Gin Spin: October Round-up
Gin Foundry takes a keen-eyed look at industry news to bring you a snapshot of the best bits the last month has had to offer.
‘Tis getting to be the season of gluttony and good will, and as you’d expect, brands have started pushing out their seasonal sips. Tarquin’s Gin has released the Tonquin, a vanilla & clementine twist on his Dry Gin, while over on the other side of the world the mad brains behind Four Pillars have starting selling their Christmas Pudding Gin. Up in Scotland, Eden Mill has released its ’12 Gins of Christmas’ gift set and Edinburgh Gin’s frankincense and myrhh infused Christmas Gin is back on shelves.
Sloe Gin used to be the tipple of Christmas, but as gin gets weirder, so the drinks become more experimental. Distillers are aware of their increasingly knowledgeable fan bases and understand that innovation is the way to keep people interested. They know that drinkers are willing to stray – albeit not too far – from juniper, and they’ve run with it, putting on their mad scientist hats and teasing the spirit for all its worth. It’s only going to get stranger from here. Even Sloe Gin has had a revamp with Mason’s Gin’s distilled Sloe varient emerging over the past few weeks.
It’s not all been Christmas related – the Isle of Wight Distillery launched its Navy Strength HMS Victory gin, aged with wood pulled from its namesake. The gin has been produced in partnership with the Royal Navy and is a very limited edition, with only 251 bottles produced per oak barrel. It’s entirely demonstrative of the good work co-founder Xavier Baker has done to earn trust, and not just within the industry.
Hayman’s has also added another drink to its line up with English Cordial Gin, based on a style of gin from the 1800s. This is also a limited batch, with just 1500 bottles available. We’re particularly excited to hear about this one, as it’s an old category of gin yet to be shunted into the spotlight in this current (considerably less crazy) craze. We’ve got Cask-Aged, Navy Strength, Old Toms and Genevers doing the rounds, but this proves that there’s still room for new (and new old) styles.
Last but certainly not least – New Zealand based Rogue Society Distilling has secured UK distribution via Hi-Spirits. UK gin sales are continuing to soar, so a gin billing itself as “from the bottom of the world” lands in a strong market with a strong USP. Under the name Scapegrace Gin, their 42.2% ABV gin will be sold at £39.99. Talking of the bottom of the world…
…We teamed up with the Gin Queen, Caroline Childerley, and took our beloved gin festival, Junipalooza, Down Under for the first time last week, hosting 28 distillers and well over a thousand three hundred gin fans.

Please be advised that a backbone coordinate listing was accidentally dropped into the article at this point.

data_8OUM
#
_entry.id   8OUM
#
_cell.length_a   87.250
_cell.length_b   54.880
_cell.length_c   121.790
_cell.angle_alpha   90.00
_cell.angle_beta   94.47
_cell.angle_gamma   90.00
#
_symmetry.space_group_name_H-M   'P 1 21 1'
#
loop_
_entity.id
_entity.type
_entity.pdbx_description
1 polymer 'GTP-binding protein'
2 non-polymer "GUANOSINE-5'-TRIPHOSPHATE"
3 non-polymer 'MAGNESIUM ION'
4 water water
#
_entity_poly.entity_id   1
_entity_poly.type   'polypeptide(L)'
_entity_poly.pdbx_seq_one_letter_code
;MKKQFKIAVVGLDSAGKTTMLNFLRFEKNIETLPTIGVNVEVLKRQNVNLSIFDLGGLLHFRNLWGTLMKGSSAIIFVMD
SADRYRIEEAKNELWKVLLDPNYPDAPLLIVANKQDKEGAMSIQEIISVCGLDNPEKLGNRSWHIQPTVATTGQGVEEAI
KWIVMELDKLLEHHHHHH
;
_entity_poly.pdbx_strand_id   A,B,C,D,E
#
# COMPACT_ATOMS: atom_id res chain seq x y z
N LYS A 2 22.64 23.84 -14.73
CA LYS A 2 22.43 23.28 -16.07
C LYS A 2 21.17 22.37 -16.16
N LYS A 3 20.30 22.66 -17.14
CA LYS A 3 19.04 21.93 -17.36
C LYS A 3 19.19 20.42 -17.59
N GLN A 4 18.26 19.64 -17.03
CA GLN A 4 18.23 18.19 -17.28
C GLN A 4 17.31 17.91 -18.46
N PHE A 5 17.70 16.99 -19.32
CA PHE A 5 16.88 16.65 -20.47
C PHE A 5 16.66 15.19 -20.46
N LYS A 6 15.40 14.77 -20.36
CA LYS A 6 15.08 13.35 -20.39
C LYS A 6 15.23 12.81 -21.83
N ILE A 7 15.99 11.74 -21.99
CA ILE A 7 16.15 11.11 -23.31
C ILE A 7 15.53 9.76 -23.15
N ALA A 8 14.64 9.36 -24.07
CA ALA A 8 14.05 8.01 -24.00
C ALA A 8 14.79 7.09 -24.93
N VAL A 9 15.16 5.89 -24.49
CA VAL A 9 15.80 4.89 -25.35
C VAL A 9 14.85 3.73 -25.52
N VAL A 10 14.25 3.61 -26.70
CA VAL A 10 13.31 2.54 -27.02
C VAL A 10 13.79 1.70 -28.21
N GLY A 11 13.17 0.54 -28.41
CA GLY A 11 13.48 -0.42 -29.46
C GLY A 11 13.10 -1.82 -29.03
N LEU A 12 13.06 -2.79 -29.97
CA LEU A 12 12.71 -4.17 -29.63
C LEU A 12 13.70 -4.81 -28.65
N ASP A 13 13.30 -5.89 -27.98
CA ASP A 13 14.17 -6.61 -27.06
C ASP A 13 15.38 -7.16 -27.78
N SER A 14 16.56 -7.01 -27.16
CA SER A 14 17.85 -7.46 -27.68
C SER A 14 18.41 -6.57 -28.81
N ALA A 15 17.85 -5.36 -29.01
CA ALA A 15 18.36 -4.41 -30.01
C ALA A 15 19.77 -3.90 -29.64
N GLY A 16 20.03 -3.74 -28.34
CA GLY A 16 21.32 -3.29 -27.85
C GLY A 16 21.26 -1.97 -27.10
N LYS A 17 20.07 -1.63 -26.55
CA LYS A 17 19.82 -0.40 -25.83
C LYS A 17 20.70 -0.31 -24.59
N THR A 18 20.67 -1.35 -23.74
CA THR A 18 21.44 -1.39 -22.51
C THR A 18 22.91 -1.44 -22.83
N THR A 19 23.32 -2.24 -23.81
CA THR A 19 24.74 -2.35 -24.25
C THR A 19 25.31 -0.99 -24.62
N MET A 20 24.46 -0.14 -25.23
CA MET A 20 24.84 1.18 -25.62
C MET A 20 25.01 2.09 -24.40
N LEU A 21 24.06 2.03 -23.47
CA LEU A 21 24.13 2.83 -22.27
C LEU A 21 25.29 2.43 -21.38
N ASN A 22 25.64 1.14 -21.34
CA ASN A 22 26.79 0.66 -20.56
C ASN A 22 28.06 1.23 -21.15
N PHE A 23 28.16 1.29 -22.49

The gin boom is just hitting its stride in Australia and we’re really excited by the spirits coming out of the country. As a region it’s known for its wild creatures, wild plants and anything goes lifestyle, so we were curious to see how this would reflect in the gins, especially as whenever a new Australian gin arrives at the Gin Foundry office we clamour to diagnose lemon myrtle as an ingredient. We do it before we even crack open the packaging because it’s so likely to be a part of the line up. It’s a stereotype that entirely lived up to itself, as well, with near enough every gin we tried over the weekend harbouring either it or a Eucalipt.
That said, while many of the botanicals used would only grow in labs on this side of the world, ‘Australiana’ isn’t the theme of antipodean gins. There are no kangaroos, wallabies or cork hats; instead, there is liquid good enough to speak for itself, with no gimmicks needed. The brands created are also fully formed, three dimensional offerings – not just one trick ponies relying on regionality either.
Though very much in its infancy, the Australian market is evolving fast, with distillers keen to play around with styles and flavours. One of the key things we noted over the weekend is that there is a huge thirst for Navy Strength gin amongst consumers – one that distillers like Four Pillars, Sud Polaire and Mt. Uncle are all too keen to cater to.
London Cocktail Week was a sea of gin this year, with brands like Martin Miller’s, Sipsmith, Porter’s, Eden Mill & Few holing up in the Cocktail Village in Spitalfields market to shake up their spirits into dizzyingly delicious drinks.
All the way across town, bars were serving up signature cocktails for £5, while big names, like Tanqueray, hosted their own events altogether. Diageo took over Jewel Piccadilly, transforming one of the upper floors into the Tanqueray Future Forest, in which attendees were invited to create their own infusions plucking wildly exotic fruits from the ‘forest’ and adding them, along with a healthy dose of Tanqueray 10, into a pressure chamber contraption to speed up the process.
Educating consumers in innovating ways appears to be the next step for Gin makers – take Hendrick’s for example…
Spend The Night With Hendrick’s:
Hendrick’s teamed up with the London EDITION to create their own take on the mini bar experience. The Hendrick’s Ocular Tool for Extraordinary Libation (H.O.T.E.L. to you and us), is an in-room service providing guests at the hotel with a ‘virtual in-room bartender.’ A book, found on the drinks trolley across all 12 suites at the hotel, contains a medley of liquids and a screen, from which Hendrick’s global ambassador David Piper leads a virtual cocktail class.
The concept is entirely futuristic, but it isn’t all gimmick; Hendrick’s is educating the consumer to make their own experience, and in the meantime showing consumers how easy it is to turn their liquid into a seemingly complicated cocktail. We particularly enjoyed the fact that the process was simple, but the cocktail tasted anything but. Now, if only we could afford a night in the suites to try it once more…
Copyright © Gin Foundry